MCLEAN, Va. – The greatest problem in the Church isn't a lack of education or resources or a need for better worship or preaching. But what the church lacks most is guts, says the leader of a flourishing "twenty-something" church.
It's time for a leadership "gut check," said Mark Batterson, lead pastor of National Community Church in Washington.
Over 500 leaders of twenty- and thirty-somethings nodded their heads realizing what they needed wasn't just more information on how to do ministry, but the guts to actually put faith into practice.
It was a Friday afternoon and the second day of the Leadnow Conference, organized by The Rightnow Campaign for the first time in the Washington Metropolitan Area. Conference attendants had already gone through a day and a half of sessions and discussions on the emerging generation and how to build a successful twenty- and thirty-something ministry. By Saturday, when the conference ends, some may be heading back to their churches and doing "ministry as usual" without implementing all the tips and insights they picked up in the past two days.
"What we really need at the end of a conference like this is the guts ... not more information ... just the guts to step out and do what God has called us to do," said Batterson.
"Where [are] my guts to step up and step out in faith?" he asked the crowd.
It took guts for Batterson and his wife to pack their bags and move from Missouri to Washington where they had no guaranteed salary or place to live. Today, Batterson has a church in three locations that draws around 1,200 attendants, most of whom are in their twenties.
The twenty- and thirty-something crowd isn't a major focus group in many churches, noted Dan Kimball, founding pastor of Vintage Faith Church in Santa Cruz, Calif., which targets the emerging post-Christian culture. But there are a lot more church plants that are resonating with people in their twenties, he said.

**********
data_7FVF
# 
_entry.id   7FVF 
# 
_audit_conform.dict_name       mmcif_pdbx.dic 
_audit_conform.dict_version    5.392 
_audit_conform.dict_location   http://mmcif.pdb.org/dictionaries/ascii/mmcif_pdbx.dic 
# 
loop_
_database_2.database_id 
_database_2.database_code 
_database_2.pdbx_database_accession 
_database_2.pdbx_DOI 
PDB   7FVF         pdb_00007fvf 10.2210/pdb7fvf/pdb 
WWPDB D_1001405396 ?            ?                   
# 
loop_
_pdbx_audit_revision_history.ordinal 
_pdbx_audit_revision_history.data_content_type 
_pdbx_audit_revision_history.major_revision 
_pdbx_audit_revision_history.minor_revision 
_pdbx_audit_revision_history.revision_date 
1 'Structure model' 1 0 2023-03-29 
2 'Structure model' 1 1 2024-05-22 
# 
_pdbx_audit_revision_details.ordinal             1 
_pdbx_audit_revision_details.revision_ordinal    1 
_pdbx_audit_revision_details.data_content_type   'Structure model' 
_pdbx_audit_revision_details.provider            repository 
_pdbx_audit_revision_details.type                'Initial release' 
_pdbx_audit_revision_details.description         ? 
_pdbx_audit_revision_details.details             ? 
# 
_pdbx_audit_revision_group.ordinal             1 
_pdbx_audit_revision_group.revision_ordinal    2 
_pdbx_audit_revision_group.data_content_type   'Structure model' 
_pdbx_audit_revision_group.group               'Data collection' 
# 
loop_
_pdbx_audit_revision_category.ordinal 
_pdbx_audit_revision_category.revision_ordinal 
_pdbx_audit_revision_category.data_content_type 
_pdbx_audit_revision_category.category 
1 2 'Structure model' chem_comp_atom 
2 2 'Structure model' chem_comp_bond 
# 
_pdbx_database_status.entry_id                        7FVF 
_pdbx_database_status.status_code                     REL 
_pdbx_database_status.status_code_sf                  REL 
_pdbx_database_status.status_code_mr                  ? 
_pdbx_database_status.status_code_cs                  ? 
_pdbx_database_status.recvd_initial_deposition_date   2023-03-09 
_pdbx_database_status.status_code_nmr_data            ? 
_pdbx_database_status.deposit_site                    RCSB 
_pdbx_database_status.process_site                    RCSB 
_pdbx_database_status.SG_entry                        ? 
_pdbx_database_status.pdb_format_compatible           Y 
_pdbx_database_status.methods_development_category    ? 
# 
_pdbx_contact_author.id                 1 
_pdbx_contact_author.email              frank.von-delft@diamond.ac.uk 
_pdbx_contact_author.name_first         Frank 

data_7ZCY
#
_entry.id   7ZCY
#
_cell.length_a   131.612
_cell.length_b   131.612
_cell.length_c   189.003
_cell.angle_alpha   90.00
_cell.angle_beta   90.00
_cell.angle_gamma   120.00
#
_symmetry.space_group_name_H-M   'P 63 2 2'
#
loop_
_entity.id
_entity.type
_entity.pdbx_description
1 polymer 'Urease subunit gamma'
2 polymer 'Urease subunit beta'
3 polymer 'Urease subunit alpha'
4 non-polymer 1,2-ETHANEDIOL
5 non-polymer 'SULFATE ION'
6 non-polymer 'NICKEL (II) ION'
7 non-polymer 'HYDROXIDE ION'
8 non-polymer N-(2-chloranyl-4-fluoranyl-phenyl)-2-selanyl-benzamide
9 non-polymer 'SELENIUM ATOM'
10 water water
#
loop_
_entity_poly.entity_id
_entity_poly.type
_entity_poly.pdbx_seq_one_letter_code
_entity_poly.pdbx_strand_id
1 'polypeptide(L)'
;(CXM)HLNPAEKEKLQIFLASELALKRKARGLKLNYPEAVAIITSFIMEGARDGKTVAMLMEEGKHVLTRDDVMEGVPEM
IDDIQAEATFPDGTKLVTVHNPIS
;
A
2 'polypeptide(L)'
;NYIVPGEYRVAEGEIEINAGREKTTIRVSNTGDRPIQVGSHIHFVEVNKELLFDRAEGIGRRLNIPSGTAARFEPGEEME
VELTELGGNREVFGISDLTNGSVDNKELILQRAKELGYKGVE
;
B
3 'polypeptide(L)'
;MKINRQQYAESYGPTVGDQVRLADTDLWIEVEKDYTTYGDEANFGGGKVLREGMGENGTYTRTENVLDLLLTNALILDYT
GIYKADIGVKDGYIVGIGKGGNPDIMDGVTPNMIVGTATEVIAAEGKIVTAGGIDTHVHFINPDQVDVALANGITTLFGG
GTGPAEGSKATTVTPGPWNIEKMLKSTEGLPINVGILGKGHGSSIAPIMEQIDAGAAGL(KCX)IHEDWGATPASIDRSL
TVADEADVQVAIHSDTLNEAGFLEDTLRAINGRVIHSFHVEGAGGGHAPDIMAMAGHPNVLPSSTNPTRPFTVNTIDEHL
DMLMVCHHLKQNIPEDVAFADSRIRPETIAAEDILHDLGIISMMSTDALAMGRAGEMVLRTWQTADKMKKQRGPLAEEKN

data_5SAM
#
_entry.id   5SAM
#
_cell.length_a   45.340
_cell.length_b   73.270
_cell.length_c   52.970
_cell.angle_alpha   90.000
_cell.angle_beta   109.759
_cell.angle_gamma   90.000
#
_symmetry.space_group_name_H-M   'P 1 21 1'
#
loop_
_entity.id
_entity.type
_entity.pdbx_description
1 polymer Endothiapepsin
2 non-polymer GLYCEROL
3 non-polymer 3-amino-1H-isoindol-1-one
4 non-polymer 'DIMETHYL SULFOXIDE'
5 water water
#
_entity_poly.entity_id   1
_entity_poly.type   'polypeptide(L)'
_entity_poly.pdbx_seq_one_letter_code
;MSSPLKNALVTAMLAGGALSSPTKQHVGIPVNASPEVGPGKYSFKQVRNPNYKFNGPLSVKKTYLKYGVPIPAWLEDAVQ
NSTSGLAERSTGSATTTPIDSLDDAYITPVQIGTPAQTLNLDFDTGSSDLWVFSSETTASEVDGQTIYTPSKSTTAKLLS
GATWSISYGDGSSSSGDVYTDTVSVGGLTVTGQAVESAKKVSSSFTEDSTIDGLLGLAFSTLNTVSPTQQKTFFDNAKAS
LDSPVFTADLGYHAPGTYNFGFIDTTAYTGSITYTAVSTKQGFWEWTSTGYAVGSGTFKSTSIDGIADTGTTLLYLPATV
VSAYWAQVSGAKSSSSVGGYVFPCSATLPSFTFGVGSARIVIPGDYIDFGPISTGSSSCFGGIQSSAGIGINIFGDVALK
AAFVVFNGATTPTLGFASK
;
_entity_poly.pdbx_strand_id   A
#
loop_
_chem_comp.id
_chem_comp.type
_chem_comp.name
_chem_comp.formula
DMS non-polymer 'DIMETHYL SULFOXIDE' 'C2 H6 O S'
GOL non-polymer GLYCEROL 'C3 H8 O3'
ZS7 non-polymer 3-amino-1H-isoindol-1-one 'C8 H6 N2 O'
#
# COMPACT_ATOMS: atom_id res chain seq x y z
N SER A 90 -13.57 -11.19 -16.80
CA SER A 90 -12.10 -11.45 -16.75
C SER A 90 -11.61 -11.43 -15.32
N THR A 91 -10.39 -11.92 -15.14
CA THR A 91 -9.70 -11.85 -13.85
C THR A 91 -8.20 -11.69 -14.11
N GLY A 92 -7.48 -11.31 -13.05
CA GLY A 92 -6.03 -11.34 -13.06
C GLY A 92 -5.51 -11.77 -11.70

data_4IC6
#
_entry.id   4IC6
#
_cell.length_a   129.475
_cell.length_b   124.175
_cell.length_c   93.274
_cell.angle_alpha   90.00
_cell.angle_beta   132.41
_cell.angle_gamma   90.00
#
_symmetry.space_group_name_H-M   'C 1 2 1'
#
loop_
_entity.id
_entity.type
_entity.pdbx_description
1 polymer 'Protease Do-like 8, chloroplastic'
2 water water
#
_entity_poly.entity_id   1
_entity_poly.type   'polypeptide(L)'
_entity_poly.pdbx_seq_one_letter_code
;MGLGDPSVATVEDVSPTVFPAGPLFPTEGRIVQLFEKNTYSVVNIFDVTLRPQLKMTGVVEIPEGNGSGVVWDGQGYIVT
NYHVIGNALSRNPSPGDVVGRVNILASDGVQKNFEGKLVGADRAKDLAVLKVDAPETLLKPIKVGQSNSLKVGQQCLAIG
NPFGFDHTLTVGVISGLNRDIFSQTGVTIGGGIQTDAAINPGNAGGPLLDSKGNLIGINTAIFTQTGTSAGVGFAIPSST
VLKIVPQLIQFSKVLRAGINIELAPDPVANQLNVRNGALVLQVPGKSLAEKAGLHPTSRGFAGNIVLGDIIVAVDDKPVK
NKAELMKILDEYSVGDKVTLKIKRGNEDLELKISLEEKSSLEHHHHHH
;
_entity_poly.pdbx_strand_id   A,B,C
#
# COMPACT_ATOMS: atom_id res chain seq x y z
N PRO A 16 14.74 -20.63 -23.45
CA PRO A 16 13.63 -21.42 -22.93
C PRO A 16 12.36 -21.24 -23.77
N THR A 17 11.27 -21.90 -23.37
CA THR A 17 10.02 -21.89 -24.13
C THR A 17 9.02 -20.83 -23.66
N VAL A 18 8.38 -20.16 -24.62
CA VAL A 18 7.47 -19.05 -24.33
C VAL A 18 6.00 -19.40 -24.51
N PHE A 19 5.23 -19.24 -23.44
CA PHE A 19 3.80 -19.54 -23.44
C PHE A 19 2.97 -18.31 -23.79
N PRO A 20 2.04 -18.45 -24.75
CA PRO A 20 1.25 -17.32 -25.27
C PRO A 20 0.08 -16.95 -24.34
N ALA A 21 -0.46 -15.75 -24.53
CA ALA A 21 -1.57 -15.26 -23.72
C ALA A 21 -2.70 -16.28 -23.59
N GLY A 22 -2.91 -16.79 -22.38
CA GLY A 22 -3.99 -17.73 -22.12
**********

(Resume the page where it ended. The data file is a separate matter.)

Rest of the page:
And church plants geared toward the emerging generation have taken on a lot more creativity in their reach. Creativity in a postmodern or post-Christian world, as some leaders say, requires some guts.
"[T]here are ways of doing church that no one's thought of yet," said Batterson. "God is infinitely creative. We need lots of different kinds of churches because there are lots of different kinds of people."
Batterson set up his church in the marketplace, targeting millions of passer-bys at Union Station and drawing regular crowds at their own coffeehouse – what he called the "wells" of today.
"As long as the Church stays on the periphery, our culture will not experience an epiphany," said the Washington pastor.
"The more we ignore culture, the more irrelevant we become and if the Church ignores culture, the culture will ignore the Church," he said.
But imitating culture can be a form of suicide on originality and can lead to cultural conformity. If we don't shape culture, then the culture will shape us, he continued.
Then there's the option of condemning culture. Condemnation, however, is a cop out, said Batterson. The Church has to start offering better alternatives rather than point the finger. If the Church condemns the culture, the culture condemns the Church.
So there's only one option left – create culture. Criticize by creating, said Batterson, quoting Michelangelo. Engage, create and redeem culture, he added.
Challenging the ministry leaders to step out and redeem the culture, Batterson told them they need more preaching guts, leadership guts, and evangelism guts.
And along the way of revealing some boldness, leaders are also going to have to be willing to look foolish.
"Faith is the willingness to look foolish," said Batterson. "If you aren't willing to look foolish, you won't experience the miracles of God."
The national Leadnow Conference launched last year and focuses on unleashing twenty- and thirty-somethings into action. It teaches participants to not only learn but to implement through a connections table and a learning lab called The Fusion Experience. The third and final 2007 Leadnow Conference is scheduled to hit Dallas in September.